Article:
One day in Ontario, 86 straight women were paired off into groups of two—either with a friend or a stranger—and taken to a lab at McMaster University. There, a researcher told them they were about to take part in a study about female friendships. But they were soon interrupted by one of two women.
Half the participants were interrupted by a thin, blond, attractive woman with her hair in a bun, dressed in a plain blue t-shirt and khaki pants, whom the researchers called “the conservative confederate."
The other half found themselves in the company of the “sexy confederate,” the same woman, instead wearing a low-cut blouse, a short black skirt, boots, and her hair sexily un-bunned.
Tracy Vaillancourt, a psychology professor at the University of Ottawa, and a PhD student, Aanchal Sharma, then gauged the women’s reactions as the confederates, both sexy and not, left the room. The metric they used? A “bitchiness" scale, of course.
“Why bitchiness?” I asked Vaillancourt, wondering why she chose to use such a loaded word.
“Bitchiness is the term that people use,” she explained. “If I ask someone to describe what this is, they'd say it’s ‘bitchy.’”
The women doing the rating were roughly the same age as the participants, 20 to 25, and watched for signs like eye-rolling, looking the confederate up or down, or laughing sarcastically. In one case, a participant said the sexy confederate was dressed to have sex with the professor. One didn’t wait for the sexy woman to leave the room before exclaiming, “What the fuck is that?!”
“That was a 10 out of 10 as far as bitchiness,” Vaillancourt told me.
What Vaillancourt and Sharma found, according to a study published recently in the journal Aggressive Behavior, was, essentially, that the sexy confederate was not going to be making sorority friends anytime soon. The women were far more likely to be bitchy to the sexy confederate, with the large effect size of 2, and their bitchy reactions were more pronounced when the participants were with friends, rather than strangers.
Vaillancourt had always been interested in bullying and popularity, but to her, this showed that women tend to haze each other simply for looking promiscuous.
The clinical term for the womens’ bitchiness is “indirect aggression"— essentially, aggression we don’t want to get caught for.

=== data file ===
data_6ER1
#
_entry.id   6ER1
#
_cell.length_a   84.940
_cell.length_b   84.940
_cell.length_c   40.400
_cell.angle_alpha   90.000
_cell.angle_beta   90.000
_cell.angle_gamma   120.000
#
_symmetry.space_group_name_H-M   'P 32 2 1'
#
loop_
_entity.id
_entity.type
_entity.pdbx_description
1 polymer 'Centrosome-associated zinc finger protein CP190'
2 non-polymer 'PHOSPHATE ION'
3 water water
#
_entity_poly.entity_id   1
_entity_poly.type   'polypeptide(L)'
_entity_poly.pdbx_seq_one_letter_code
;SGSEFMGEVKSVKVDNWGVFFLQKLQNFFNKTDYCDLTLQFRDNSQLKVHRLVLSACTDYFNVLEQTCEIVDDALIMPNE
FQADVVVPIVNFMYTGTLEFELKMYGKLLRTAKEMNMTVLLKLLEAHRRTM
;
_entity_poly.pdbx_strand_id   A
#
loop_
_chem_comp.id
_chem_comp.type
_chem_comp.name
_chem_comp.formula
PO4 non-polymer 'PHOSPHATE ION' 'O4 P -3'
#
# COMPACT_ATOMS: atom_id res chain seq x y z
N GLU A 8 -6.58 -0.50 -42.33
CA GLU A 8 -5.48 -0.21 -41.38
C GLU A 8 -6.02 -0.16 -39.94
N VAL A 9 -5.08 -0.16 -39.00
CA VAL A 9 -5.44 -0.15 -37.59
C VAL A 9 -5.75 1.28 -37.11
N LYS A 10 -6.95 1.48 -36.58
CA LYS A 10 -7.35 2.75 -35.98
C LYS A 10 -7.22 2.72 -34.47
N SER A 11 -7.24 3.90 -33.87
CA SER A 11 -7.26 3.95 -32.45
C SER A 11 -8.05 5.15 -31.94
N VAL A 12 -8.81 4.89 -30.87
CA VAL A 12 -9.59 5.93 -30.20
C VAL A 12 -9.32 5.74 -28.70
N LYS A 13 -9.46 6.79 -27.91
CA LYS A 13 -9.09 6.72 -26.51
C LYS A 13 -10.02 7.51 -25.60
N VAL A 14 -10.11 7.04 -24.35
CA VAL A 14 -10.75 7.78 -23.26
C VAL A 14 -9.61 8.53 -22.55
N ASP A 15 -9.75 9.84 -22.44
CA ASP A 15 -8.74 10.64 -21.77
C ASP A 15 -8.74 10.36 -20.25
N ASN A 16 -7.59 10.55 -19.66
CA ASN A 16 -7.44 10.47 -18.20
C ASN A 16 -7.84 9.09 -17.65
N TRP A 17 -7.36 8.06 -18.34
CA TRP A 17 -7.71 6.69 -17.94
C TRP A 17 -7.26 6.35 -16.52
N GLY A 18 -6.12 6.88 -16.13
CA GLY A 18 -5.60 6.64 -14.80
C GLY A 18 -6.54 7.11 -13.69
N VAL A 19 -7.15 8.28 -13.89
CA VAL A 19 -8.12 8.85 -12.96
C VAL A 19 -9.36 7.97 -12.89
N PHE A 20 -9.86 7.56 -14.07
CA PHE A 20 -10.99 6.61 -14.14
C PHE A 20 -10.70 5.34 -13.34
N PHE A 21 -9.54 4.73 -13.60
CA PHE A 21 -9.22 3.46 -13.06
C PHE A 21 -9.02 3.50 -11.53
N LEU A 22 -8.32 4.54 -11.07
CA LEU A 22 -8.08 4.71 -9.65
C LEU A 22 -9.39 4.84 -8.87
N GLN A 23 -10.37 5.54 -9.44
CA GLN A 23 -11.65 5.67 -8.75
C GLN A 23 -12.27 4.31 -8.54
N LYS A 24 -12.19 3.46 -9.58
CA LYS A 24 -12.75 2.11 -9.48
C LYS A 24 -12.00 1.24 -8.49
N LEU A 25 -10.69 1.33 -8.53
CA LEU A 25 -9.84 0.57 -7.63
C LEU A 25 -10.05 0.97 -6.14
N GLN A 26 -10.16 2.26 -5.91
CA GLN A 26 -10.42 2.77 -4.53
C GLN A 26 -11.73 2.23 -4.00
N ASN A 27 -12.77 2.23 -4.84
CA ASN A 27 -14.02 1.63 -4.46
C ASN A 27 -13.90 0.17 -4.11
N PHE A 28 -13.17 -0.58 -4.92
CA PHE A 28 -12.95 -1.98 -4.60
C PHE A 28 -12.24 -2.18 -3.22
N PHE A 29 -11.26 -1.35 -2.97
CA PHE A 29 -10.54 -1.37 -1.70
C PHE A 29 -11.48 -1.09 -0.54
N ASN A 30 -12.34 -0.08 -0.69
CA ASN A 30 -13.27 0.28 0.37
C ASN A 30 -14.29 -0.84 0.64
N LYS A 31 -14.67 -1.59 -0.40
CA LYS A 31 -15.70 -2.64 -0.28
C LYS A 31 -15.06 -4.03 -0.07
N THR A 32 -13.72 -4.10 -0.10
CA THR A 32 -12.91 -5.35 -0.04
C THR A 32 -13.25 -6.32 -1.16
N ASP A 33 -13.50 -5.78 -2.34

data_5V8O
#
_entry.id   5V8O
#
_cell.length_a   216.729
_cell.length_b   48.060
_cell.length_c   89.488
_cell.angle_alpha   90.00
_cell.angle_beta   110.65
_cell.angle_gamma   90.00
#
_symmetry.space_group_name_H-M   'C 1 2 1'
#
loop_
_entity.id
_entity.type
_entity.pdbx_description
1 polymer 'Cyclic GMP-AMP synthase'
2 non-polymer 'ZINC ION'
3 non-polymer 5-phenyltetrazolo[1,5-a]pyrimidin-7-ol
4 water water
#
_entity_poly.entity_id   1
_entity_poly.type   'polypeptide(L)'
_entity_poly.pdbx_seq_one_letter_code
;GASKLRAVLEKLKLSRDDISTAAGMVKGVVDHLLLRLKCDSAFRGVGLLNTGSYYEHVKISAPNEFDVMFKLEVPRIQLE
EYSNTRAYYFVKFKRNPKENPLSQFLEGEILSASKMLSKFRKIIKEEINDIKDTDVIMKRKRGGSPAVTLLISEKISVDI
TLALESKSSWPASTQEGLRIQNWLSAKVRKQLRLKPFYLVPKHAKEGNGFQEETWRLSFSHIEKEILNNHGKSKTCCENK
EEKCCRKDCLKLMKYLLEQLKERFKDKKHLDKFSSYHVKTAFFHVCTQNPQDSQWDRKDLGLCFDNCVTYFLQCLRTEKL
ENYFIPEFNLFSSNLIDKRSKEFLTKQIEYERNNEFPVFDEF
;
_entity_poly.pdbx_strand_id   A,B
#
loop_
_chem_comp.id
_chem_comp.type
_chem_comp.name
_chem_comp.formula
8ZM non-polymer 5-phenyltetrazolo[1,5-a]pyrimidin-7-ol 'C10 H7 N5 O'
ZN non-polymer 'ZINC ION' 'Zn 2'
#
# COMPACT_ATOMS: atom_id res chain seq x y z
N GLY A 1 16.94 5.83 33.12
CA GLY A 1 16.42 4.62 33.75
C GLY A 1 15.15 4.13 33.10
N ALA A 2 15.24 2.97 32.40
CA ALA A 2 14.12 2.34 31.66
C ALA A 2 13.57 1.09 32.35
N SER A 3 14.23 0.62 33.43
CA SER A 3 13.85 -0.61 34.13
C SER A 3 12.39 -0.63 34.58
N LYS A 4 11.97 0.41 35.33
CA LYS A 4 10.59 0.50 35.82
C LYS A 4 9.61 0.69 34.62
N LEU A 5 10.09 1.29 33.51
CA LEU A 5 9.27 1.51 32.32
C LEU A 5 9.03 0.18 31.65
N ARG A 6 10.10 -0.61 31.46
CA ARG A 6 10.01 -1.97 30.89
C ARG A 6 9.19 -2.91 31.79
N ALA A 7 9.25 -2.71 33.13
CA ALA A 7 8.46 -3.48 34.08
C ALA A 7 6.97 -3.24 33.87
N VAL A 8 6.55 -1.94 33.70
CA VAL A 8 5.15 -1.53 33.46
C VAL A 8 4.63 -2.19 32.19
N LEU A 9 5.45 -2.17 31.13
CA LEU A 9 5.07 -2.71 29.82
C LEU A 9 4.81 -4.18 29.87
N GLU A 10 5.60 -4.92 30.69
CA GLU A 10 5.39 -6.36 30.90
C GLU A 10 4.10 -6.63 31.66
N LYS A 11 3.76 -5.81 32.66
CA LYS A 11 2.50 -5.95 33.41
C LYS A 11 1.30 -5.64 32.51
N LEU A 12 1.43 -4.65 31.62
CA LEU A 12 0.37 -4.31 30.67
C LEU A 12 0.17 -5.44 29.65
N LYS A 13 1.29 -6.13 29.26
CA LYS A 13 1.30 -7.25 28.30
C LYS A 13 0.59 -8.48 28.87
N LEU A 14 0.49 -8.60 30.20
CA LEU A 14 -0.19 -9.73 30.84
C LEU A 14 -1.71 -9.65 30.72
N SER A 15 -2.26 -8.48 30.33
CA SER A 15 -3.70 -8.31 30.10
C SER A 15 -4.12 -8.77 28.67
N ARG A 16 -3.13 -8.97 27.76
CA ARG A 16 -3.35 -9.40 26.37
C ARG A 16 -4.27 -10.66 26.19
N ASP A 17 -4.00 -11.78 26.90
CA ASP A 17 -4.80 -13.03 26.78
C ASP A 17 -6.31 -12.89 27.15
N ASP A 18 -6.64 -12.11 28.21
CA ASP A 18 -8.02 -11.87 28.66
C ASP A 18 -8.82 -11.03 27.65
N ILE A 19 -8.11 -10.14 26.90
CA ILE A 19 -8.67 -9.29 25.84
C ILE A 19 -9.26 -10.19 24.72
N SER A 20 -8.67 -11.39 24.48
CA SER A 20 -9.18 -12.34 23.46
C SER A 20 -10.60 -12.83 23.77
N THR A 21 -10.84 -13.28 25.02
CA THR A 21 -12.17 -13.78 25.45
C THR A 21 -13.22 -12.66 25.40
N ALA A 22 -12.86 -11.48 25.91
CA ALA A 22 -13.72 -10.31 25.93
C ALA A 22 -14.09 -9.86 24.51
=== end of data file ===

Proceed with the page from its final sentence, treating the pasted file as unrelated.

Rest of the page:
“You tend to do it such that you won't be detected,” she explained. “Or you make an excuse for your behavior, like, ‘I was only joking.’ Direct aggression is just what it is: physical or verbal aggression.”
Psychologists Roy Baumeister and Jean Twenge have also theorized that women, not men, are largely the ones who suppress each others’ sexualities, in part through this sort of indirect aggression.
“The evidence favors the view that women have worked to stifle each other’s sexuality because sex is a limited resource that women use to negotiate with men, and scarcity gives women an advantage,” they wrote.
Some might argue that it’s only natural for the women in the lab to treat the provocatively-dressed woman poorly. After all, this was a university setting, and in comes an intruder whose, “boobs were about to pop out,” as one participant put it. How untoward!
So Vaillancourt performed another experiment in which she simply showed study participants one of three images: Two featured the conservatively dressed woman and the sexy woman, dressed as described previously. Another showed the sexy woman with her body and face digitally altered so as to appear heavier.
She then asked a different group of women whether they’d want to be friends with the woman in the photo, to introduce her to their boyfriend (if they had one), or to let her spend time with their boyfriend alone.
The participants tended to answer “no” to all three questions for both the heavy and thin sexy women. They were nearly three times more likely, for example, to introduce the conservatively dressed woman to their boyfriend than the thin sexy woman.
To Vaillancourt, this showed that women, “are threatened by, disapprove of, and punish women who appear and/or act promiscuous,” regardless of their weight.
Vaillancourt’s is a small study, but it is one of the first to demonstrate slut-shaming in an experimental context. But women don’t come off very well in past research on indirect aggression, either.
Other studies have shown that undergraduate college women are more likely to gossip about someone rumored to have undermined their own reputation. Women are more likely to form social alliances and then manage threats from outsiders through social exclusion, rather than, say, beating each other up. Girls are more likely to ostracize a newcomer or befriend someone for revenge.
In his research in the 1990s, University of Texas psychologist David Buss found that women were more likely than men to “derogate,” or insult, their mating rivals in two ways, as he described to me in an email:
First, the “slut” factor: “spreading gossip that the rival woman is 'easy,' has slept with many partners, and is basically, in my terms, pursuing a short-term mating strategy.”
Second, on physical appearance: “Saying the woman is ugly, has fat thighs, and an astonishing variety of other vicious things about a rival's physical appearance and mode of dress, such as wearing revealing clothing, plunging necklines, or short skirts.”
In his book, The Evolution of Desire: Strategies of Human Mating, Buss argues that women do this because, evolutionarily, women who are willing to have casual sex undermine the goals of women who want long-term relationships. "Slutty" women hint to men that it’s okay not to commit because there will always be someone available to give away the milk for free, as it were. Their peers' “derogation” is thus intended to damage the reputation of these free-wheeling females.